Fairly apparent that getting employees to carry their fare share of the benefit burden would go a long way to resolving some problems. This is a problem that has plagued the City for decades. The unions have rolled over the administration regularly. It is about time they got a dose of reality and realize what the rest of the worker bees have been facing. How in the world can the firefighters justify not making any co-pays? Don't get me started with afscme...None of the unions have the best interest of Ann Arbor or the citizens in mind in any negotiation. Not to be slammer, but please, someone explain to me how the parking referee pay is justified??

scooter dog

Sun, Feb 28, 2010 : 11:07 a.m.

Wow 50k to trim trees,where do I apply.I have 40 yrs exp and own my own equiptment and have my own insurance.I can start monday1st of march.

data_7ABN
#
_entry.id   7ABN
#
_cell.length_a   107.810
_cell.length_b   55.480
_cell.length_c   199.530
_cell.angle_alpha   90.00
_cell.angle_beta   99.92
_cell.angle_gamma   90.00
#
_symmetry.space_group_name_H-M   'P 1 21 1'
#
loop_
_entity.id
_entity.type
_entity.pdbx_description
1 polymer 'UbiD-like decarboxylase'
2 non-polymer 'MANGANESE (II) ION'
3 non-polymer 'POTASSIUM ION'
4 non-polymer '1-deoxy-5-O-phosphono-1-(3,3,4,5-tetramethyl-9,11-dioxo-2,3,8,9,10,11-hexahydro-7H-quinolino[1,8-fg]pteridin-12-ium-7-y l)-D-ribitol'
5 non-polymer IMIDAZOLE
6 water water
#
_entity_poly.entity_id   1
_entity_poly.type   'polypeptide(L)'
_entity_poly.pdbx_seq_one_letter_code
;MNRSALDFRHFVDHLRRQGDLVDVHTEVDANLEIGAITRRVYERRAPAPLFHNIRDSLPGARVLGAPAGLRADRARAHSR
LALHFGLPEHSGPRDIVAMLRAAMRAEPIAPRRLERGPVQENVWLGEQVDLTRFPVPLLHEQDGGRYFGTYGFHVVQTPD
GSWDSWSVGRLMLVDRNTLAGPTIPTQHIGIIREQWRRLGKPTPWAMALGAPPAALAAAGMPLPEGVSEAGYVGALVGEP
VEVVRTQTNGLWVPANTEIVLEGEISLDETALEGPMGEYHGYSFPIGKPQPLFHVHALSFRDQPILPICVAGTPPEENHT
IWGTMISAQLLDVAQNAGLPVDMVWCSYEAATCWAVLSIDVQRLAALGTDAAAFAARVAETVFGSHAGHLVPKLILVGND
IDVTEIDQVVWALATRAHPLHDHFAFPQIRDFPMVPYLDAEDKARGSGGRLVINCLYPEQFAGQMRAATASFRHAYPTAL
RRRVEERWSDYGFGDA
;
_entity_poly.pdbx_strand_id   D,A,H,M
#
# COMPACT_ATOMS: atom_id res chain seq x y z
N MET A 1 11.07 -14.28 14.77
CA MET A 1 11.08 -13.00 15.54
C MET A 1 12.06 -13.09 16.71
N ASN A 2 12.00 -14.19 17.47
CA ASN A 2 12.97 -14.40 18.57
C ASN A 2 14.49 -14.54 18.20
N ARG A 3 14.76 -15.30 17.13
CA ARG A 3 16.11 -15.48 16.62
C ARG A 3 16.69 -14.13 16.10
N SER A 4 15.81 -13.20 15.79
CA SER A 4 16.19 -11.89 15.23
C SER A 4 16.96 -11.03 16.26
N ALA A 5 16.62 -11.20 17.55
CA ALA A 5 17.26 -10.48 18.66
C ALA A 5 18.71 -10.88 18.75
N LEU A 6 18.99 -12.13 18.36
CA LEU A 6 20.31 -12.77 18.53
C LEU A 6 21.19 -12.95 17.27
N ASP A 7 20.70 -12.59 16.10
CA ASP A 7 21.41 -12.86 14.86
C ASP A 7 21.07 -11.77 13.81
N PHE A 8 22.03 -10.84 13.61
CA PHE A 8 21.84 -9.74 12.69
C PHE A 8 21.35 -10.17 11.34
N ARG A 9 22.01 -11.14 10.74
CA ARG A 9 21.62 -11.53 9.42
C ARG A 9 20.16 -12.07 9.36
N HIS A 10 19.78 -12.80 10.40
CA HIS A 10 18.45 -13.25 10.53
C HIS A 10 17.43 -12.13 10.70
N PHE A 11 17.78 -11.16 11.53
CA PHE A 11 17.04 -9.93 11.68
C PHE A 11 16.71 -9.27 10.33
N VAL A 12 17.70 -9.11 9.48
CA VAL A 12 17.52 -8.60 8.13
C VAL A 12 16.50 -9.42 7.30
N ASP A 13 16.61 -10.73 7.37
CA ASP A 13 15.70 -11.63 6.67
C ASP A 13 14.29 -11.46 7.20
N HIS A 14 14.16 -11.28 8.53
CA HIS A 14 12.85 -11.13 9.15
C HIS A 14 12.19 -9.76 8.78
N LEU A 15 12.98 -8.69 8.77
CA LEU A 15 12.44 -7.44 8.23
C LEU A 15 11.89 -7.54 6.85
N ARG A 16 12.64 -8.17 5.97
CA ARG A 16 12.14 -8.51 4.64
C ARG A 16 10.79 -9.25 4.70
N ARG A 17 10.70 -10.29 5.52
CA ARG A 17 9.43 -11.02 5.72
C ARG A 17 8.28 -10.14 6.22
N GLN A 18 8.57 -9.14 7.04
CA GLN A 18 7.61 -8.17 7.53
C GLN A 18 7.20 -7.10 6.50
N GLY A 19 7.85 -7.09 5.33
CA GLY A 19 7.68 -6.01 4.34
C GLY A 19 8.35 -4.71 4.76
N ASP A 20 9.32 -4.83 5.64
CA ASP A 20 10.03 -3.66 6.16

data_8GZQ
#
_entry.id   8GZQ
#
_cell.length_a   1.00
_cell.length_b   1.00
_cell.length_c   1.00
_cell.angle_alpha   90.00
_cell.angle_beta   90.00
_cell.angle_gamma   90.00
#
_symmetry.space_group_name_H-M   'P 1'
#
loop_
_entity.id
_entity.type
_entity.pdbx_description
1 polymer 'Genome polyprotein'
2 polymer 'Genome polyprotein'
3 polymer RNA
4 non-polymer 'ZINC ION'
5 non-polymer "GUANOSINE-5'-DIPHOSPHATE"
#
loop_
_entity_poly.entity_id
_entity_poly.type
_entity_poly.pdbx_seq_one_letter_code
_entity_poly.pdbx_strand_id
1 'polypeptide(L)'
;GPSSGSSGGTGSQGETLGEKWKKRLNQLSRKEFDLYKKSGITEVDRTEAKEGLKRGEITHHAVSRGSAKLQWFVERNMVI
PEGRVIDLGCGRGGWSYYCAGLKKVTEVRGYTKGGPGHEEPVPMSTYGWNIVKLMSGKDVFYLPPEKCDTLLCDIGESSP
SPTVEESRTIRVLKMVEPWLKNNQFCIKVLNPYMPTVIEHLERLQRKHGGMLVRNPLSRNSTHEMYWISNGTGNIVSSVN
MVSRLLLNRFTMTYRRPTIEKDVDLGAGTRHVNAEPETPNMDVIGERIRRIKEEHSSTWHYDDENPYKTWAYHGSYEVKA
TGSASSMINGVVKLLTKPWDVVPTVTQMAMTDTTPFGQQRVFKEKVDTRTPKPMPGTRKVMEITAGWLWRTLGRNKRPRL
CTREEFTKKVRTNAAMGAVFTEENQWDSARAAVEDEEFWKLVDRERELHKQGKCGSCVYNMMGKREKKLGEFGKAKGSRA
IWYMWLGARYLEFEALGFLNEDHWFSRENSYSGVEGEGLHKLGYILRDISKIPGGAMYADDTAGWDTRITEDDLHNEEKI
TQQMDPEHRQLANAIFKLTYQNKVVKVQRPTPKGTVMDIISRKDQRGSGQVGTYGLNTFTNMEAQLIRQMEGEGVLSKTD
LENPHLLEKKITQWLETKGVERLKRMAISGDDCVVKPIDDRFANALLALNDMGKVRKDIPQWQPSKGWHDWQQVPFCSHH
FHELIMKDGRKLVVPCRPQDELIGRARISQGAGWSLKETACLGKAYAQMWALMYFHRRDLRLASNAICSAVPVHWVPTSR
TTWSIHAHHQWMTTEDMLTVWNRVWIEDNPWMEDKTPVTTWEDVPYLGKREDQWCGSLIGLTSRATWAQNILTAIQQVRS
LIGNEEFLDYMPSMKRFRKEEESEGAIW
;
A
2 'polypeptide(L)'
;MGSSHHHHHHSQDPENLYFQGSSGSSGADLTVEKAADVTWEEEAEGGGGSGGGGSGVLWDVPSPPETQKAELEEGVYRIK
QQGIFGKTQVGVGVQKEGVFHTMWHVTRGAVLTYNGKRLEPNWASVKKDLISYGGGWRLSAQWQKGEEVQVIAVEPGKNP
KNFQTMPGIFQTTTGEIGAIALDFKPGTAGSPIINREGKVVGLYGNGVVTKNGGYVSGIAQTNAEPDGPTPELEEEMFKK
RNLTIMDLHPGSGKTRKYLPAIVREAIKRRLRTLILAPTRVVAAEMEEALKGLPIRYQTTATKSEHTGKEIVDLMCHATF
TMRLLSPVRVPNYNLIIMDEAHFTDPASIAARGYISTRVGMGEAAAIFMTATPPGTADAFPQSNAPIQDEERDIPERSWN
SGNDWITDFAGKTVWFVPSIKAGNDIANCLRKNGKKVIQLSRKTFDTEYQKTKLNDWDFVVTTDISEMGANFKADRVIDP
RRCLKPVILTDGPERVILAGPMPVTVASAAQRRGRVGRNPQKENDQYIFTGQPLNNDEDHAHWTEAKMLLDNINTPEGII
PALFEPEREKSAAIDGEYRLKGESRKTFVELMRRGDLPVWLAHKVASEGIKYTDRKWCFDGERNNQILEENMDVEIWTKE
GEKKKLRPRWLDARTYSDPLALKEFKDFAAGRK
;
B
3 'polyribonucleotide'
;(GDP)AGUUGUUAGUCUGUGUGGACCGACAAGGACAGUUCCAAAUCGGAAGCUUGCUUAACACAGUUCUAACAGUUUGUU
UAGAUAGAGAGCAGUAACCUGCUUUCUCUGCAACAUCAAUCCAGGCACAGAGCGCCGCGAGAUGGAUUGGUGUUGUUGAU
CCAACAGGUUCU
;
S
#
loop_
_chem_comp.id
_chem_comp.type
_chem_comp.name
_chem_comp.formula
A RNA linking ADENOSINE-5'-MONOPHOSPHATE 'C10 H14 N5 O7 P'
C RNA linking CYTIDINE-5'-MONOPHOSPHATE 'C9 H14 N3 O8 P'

Sun, Feb 28, 2010 : 11:05 a.m.

Funny that Fraser's benefit package is NEVER discussed in these articles, like his salary, life time paid health insurance after only FIVE YEARS of service, bonuses, car allowance, city paid million dollar life insurance policy.... blame the employees and the evil Act 312 when it really boils down to incompetent leaders who always have their hands in the cookie jar themselves. Shame on us, the A2 voters!!!


Sun, Feb 28, 2010 : 11:01 a.m.

we waste years of time, money, and energy on how to solve the budget crisis. the solution everyone knows is dealing with the union contracts. lower wages and benefits to match the public funding through the tax base and the crisis is over. not really much else to discuss. we need to get this city moving forward but can not solve it without the unions help.